This is a scarce Model 1849 Pocket Percussion Revolver in .31 cal with iron gripstraps. Standard 4" octagonal barrel. All matching numbers including barrel wedge. It also has a desirable Hartford barrel address with a cracker jack serial number in the 185,000 range. This would have been made in early 1861 just after the 1860 election of Abraham Lincoln while state after state in the Southern U.S. seceded from the Union. Times were full of uncertainty except the knowledge that War was this time inevitable. The demand for weapons, especially Colt Revolvers in the months leading up to the Civil War was at an all-time high for Colt Mfg in Hartford, CT. While not all, many of these guns were shipped to Southern states just before the War began...which accounts for the Hartford Barrel Address. The 1849 was very popular with soldiers who fought on both sides during the War (1861-65). From around 1860-61, Colt changed their barrel address from "New York" to "Hartford". The theory behind this is that many of Sam Colt's customers were Pro-Southern and viewed New York City as a hotbed for the abolitionist movement. Fearing lost sales, Colt changed the markings from New York to his factory in Hartford. However, once the war started in the spring of 1861 and Colt's customers were now almost solely Union supporters, the address was almost immediately changed back to "New York".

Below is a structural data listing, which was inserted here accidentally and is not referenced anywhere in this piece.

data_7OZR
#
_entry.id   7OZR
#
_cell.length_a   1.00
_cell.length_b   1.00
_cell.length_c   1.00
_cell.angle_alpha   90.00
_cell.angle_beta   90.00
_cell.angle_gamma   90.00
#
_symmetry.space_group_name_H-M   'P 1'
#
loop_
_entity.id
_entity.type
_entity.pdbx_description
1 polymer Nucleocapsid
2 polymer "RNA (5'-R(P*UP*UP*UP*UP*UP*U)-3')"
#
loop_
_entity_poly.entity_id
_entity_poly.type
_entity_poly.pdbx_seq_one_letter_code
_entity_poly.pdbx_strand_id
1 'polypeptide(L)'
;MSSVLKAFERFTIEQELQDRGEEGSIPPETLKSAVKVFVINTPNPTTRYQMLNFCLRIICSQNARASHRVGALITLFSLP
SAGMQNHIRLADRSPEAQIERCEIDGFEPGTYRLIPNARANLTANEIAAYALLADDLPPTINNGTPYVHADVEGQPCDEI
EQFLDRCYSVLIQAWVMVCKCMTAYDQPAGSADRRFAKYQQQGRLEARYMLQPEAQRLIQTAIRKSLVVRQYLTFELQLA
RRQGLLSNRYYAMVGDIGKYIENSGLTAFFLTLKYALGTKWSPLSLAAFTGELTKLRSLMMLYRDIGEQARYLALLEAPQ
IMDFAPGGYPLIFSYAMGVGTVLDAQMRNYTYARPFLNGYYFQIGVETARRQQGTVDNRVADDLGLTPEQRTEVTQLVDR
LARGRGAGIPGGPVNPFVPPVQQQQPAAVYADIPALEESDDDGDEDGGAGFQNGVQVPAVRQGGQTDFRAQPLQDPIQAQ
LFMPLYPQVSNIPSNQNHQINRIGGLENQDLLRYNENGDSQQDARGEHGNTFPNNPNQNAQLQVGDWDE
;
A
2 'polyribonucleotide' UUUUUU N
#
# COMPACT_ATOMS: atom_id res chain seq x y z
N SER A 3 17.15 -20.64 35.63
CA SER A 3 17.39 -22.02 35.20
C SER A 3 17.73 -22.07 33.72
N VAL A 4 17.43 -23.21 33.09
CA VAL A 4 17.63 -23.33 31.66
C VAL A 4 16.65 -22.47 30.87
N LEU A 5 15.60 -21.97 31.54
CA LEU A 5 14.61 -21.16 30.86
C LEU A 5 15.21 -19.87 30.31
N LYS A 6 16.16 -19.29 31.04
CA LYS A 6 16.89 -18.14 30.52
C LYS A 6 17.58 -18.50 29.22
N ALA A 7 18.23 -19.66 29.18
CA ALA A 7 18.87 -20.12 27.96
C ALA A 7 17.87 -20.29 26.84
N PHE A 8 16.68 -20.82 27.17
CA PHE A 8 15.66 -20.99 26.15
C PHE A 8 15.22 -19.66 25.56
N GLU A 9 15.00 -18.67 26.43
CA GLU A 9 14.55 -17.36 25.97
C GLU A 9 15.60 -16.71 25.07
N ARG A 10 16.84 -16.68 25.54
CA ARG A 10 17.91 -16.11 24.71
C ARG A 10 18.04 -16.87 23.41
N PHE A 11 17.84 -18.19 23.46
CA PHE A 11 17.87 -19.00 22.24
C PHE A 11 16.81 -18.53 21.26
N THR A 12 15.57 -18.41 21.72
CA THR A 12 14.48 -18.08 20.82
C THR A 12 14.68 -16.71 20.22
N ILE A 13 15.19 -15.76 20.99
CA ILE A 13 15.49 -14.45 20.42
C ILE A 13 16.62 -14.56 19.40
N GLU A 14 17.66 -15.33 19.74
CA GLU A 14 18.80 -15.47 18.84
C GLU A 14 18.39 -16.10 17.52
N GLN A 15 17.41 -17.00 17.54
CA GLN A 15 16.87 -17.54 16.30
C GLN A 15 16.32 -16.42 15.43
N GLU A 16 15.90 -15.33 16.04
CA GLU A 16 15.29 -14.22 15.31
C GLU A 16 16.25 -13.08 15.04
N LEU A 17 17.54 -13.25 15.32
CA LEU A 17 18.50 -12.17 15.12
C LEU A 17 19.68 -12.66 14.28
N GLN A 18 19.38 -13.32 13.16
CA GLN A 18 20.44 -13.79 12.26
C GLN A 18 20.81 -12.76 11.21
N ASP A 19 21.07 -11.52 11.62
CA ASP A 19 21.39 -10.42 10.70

Overall condition is NRA Antique Very Good with the metal turned mostly to a pleasing plum brown patina. There are traces of silvered out case colors on the frame and evidence of original silver plating in protected areas on the trigger guard. Markings are all in great shape. Very Good screws throughout. Cylinder has 50% of its scene visible. Action is in Excellent working order. Tight barrel-to-frame fit. Good+ bore. Grips are solid with 85% original varnish remaining...some dings on the butt and one minor chip near the toe of the right grip...otherwise Fine+ to Excellent. This gun has a lot of eye appeal especially with the iron straps and clean lines. With the Civil War time-frame, this one could have just as easily stayed in the North or gone South for the Civil War.